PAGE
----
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Steaming Ahead | August 2021

“We must all indeed hang together or most assuredly we will all hang separately.” Benjamin Franklin’s words have never been more apt for Maine’s lobster industry than today. Environmental groups would like nothing better than to see our industry divided against itself while they cast us as villains determined to harm endangered right whales. But the MLA and its members have never been afraid of a fight. MLA is working relentlessly to make sure that you are not the last generation of lobstermen in this state.

To say that the past few years have been a challenge does not begin to reflect the stress and anxiety we have all grappled with. Yet we must press forward and tackle head on the challenges that threaten to erase our fishery: NMFS’s mandated 98% reduction of risk to right whales by 2030 and the growing foothold of offshore wind development in the Gulf of Maine. The significance of these issues makes clear the importance of lobstermen working together through a strong MLA.

We are in this battle together, and for good reason - so that the next generation can make their livings on the water. M. Coombs Photo

The MLA’s track record is impressive. Since 1954, the MLA has been in the forefront of every issue affecting Maine’s lobstermen. From day one, MLA president Les Dyer fought for fair pricing and helped members get health and boat insurance plans that they could afford. Ossie Beal then led the fight against construction of oil refineries in Downeast Maine and against landing lobsters caught by draggers in Maine, a fight that the MLA continues to battle each time it rears its ugly head.

By the 1970s Ed Blackmore had stepped in as MLA president to wrangle with the Internal Revenue Service on behalf of Maine lobstermen. Ed fought a contentious battle over several years to keep lobstermen from paying costly payroll taxes on their sternmen, an expense that most simply could not afford. Ed won that fight; in the current U.S. tax code sternmen are classified as self-employed contractors.

When it became apparent that the New England Fisheries Management Council was not the right entity to manage Maine’s largely state-based lobster fishery, MLA executive director Pat White and president David Cousens joined forces with Maine’s Congressional delegation to get management authority moved to the Atlantic States Marine Fisheries Commission. It was through this process that Maine was able to expand its lobster conservation measures to New Hampshire and Massachusetts and out to 40 miles from shore, thus keeping Shafmaster boats from sitting on the 3-mile line and catching Maine’s oversized and V-notched lobster.

After 67 years, there is no organization with more experience or a deeper understanding of the threats facing our industry than the MLA. As the oldest, largest and most experienced fishing industry organization in Maine, the MLA has never been afraid to tackle any issue that could harm Maine’s lobstermen or the lobster resource. We are always at the forefront, making sure our members’ voices and the interests of Maine’s lobstering communities are heard.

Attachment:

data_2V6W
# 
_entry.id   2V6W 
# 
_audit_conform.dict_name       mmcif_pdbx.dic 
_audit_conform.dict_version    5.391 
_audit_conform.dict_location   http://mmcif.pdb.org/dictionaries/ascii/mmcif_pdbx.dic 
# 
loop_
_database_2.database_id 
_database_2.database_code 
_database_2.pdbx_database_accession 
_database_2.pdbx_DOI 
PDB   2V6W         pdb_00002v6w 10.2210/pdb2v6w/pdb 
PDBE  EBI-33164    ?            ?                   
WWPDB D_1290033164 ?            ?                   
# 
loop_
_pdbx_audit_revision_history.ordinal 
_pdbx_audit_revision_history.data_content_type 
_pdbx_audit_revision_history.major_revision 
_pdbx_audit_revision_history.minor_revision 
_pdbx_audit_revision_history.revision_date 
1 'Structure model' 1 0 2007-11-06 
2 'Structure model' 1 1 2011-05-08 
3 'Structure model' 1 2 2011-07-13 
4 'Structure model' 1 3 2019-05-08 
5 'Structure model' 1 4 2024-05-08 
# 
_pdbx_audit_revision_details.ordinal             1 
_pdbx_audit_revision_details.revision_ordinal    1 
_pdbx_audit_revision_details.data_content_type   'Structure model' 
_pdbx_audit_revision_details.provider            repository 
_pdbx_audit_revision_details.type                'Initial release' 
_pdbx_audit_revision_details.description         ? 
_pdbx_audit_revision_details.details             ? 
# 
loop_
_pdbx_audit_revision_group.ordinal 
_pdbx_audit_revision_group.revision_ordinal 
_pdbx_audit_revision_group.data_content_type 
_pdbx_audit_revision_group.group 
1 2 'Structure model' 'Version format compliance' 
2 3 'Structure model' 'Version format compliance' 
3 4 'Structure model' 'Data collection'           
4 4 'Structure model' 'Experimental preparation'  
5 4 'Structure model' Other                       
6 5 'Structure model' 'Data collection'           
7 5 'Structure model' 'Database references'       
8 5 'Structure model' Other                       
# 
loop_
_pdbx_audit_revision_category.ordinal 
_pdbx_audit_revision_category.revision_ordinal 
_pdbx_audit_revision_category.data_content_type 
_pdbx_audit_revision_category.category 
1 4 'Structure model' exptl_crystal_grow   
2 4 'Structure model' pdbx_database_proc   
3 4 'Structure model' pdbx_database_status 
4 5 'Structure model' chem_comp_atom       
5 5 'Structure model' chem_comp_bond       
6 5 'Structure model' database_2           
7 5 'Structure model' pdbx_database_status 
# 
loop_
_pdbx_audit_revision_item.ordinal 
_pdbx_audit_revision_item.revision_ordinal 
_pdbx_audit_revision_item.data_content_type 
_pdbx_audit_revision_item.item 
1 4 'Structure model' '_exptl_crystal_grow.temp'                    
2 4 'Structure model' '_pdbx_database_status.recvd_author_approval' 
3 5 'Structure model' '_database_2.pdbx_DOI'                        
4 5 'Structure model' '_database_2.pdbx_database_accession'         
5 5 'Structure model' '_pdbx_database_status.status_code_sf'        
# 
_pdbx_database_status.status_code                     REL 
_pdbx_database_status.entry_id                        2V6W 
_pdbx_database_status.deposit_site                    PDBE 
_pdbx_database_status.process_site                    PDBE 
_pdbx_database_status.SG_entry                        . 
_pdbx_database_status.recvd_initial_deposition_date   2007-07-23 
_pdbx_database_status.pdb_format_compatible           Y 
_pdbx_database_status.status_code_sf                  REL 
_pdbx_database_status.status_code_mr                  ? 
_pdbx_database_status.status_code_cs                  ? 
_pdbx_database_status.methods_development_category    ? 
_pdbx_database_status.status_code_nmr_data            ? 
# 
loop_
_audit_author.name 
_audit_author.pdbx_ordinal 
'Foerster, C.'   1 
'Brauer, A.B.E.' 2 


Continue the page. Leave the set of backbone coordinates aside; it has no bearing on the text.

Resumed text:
And we understand our members. The MLA respects the survival-of-the-fittest ethic that pervades our industry and how to balance that with the need to maintain a vibrant and profitable lobster fishery to keep our coastal communities alive and preserve economic opportunity for our children. It is not the MLA’s job to tell lobstermen how to run their businesses or to have any part in micromanaging how they fish. Rather, the MLA’s job is to fulfill its mission to advocate for a sustainable lobster resource and the fishermen and communities that depend on it. Given the scope and depth of the issues facing the Maine lobster industry today, fulfilling our mission is more important than ever.

No lobsterman in this state will be untouched by the extreme challenges that most could not have envisioned just a few short years ago. Under the leadership of MLA’s President Kristan Porter, the MLA has shifted gears and stepped up our game in a big way. With broad support from the lobster industry and others for our Legal Defense Fund, the MLA has hired a top-notch legal team to elevate the voice and credibility of Maine lobstermen. We have transitioned from reacting and responding to the issues as they unfold to getting ahead of them so that we can develop solutions that are truly workable for Maine lobstermen.

The MLA is standing up in court to dispute the false accusations of deep-pocketed environmental organizations against the lobster fishery. We are demanding NMFS base its regulatory decisions to reduce entanglement risk on sound science, not biased assumptions. And the MLA is challenging NMFS’s overly pessimistic view of the right whale population and its misguided policy of holding the lobster fishery responsible for right whale deaths known to happen outside our waters. These issues are daunting and the lobster industry must work together if we hope to save our industry.

Our way of life is under threat. The MLA needs your help to continue the fight. Our voice is only as strong as our members’ voices.

We’ve been here since 1954 and with your support we will continue to be here, protecting your future. Please help us by renewing your MLA membership and by making a 2021 donation to the Legal Defense Fund.

Thank you for your continued support. And as always, stay safe on the water.

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